His first lesson was about breathing and performance, when I had expected a line-edit. And while he seemed ambivalent about my poetry, he accepted me into his community, like the prince of the Nuyorican kingdom that he was.
That second phase of the Nuyorican Poets Cafe had begun after Piñero, a tragic figure who was very close to Algarín, died in 1988. It was during Piñero’s wake at a funeral home on the Bowery that Algarín, already reeling from the earlier death of Cienfuegos, was approached by Bob Holman, who had been working with the St. Mark’s Poetry Project.
“Bob whispered, ‘Mike is saying, wake up, reopen the cafe,’” Algarín later told me in an interview. The cafe reopened a little more than a year later, and this time, things would be different.
Under the direction of Algarín and Holman, the cafe expanded its mission, reflecting a time of change in the gentrifying East Village, as well as a new era of identity politics. Holman brought in the idea of a competitive poetry slam, which created packed houses and caught the attention of MTV’s “The Real World,” which featured Kevin Powell, a cafe poet, as one of its original cast members. No longer an ethnic-specific venue, the Nuyorican Café embraced proto-hip-hop African-American poets, N.Y.U.-ish white poets, feminist poets and L.G.B.T.Q. poets.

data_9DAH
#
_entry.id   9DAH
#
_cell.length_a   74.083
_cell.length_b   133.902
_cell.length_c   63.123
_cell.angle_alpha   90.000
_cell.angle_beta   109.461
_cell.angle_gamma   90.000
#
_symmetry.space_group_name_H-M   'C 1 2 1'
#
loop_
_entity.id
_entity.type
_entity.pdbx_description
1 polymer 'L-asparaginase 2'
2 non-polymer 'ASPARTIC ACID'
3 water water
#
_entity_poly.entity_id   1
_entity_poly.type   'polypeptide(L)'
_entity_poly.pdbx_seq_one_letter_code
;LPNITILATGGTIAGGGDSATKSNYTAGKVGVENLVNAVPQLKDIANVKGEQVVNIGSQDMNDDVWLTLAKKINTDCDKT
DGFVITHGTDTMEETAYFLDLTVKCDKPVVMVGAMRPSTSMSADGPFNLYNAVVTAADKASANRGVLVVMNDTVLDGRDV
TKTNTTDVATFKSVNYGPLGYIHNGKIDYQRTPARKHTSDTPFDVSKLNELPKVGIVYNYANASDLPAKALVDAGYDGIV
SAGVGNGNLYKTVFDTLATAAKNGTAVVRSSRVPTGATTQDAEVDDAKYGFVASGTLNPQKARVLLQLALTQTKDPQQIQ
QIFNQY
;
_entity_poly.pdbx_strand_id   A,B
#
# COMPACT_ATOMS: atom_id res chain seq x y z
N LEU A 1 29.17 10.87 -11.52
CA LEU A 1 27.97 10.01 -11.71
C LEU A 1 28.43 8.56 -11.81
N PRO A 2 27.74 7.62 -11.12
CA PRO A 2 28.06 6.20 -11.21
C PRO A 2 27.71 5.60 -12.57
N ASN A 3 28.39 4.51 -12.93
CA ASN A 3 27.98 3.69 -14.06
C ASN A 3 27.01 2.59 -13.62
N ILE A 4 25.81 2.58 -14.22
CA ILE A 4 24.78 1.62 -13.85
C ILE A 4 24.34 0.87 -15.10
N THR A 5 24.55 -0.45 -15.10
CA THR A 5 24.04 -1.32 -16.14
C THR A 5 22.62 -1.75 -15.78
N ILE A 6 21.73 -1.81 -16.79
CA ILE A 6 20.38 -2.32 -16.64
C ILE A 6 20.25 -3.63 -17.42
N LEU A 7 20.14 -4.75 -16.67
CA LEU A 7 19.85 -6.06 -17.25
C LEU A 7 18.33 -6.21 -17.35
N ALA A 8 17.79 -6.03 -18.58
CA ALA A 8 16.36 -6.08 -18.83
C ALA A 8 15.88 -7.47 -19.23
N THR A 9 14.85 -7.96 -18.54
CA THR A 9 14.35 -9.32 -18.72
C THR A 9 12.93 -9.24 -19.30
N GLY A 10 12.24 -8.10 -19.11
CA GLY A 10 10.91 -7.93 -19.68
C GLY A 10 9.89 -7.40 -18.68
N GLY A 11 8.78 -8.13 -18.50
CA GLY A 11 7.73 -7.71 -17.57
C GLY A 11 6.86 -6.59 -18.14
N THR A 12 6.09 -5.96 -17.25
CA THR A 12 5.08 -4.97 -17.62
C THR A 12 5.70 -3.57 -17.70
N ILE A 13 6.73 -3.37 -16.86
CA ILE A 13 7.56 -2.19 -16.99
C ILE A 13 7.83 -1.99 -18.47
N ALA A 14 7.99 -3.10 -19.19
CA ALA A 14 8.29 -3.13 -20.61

In 1994, the publication of “Aloud: Voices From the Nuyorican Poets Café,” edited by Algarín and Holman, canonized a new set of poets, including Willie Perdomo, Paul Beatty—who later became a Booker-Prize winning novelist, Tracie Morris, Sapphire, Dael Orlandersmith, Mike Tyler, Maggie Estep, and Edwin Torres. The emergence of many of the women writers seemed to correct the history of the café as a boys club that diminished the legacy of women like Esteves. With many of these poets, I performed in venues like Central Park Summerstage, Alice Tully Hall, and several universities around the country.
By the late 1990s, in response to the Café’s broadening, a return-to-roots took hold, spawning the careers of a new generation of Nuyoricans, including Caridad de la Luz (La Bruja), María Teresa Fernández (Mariposa), Flaco Navaja, and Lemon Anderson. The legacy of this moment is partially transmitted by Lin-Manuel Miranda’s Hamilton, whose breezy code switching is a clear descendent of Nuyorican performance poetry, and one of its stars, Jasmine Ceephas Jones, is the daughter of R. Ceephas Jones, whose early acting chops came performing in the Café’s under-appreciated theater component.
Today, spoken word theater is universal, and the legacy of Algarín and the generation that founded the Nuyorican Poets Cafe has stretched across the globe.
In a sense, Algarín — who tested positive for H.I.V. in the late 1980s, writing, “Can it be that I am the bearer of plagues?” in his 1994 poem “HIV” — was the ultimate survivor, outliving most of his contemporaries, and maintaining a quiet presence on the Lower East Side, even as the cafe became a nonprofit corporation with a new board of directors. With a seemingly endless expression of varied sexuality, much of his work centered on the body.
As Ishmael Reed wrote in his introduction to the volume of poetry “Love Is Hard Work,” Algarín “believes with García Lorca that the poet is the professor of the five senses.” Ennobled by an unbridled spark that crossed borders, he left a legacy that will live long into the future, his brash street edge now at rest alongside his gentle love for his people.
there is a pleasure in living,
there is no shame in being
full of love — From “Sunday, August 11, 1974”
Originally published in The New York Times on December 4, 2020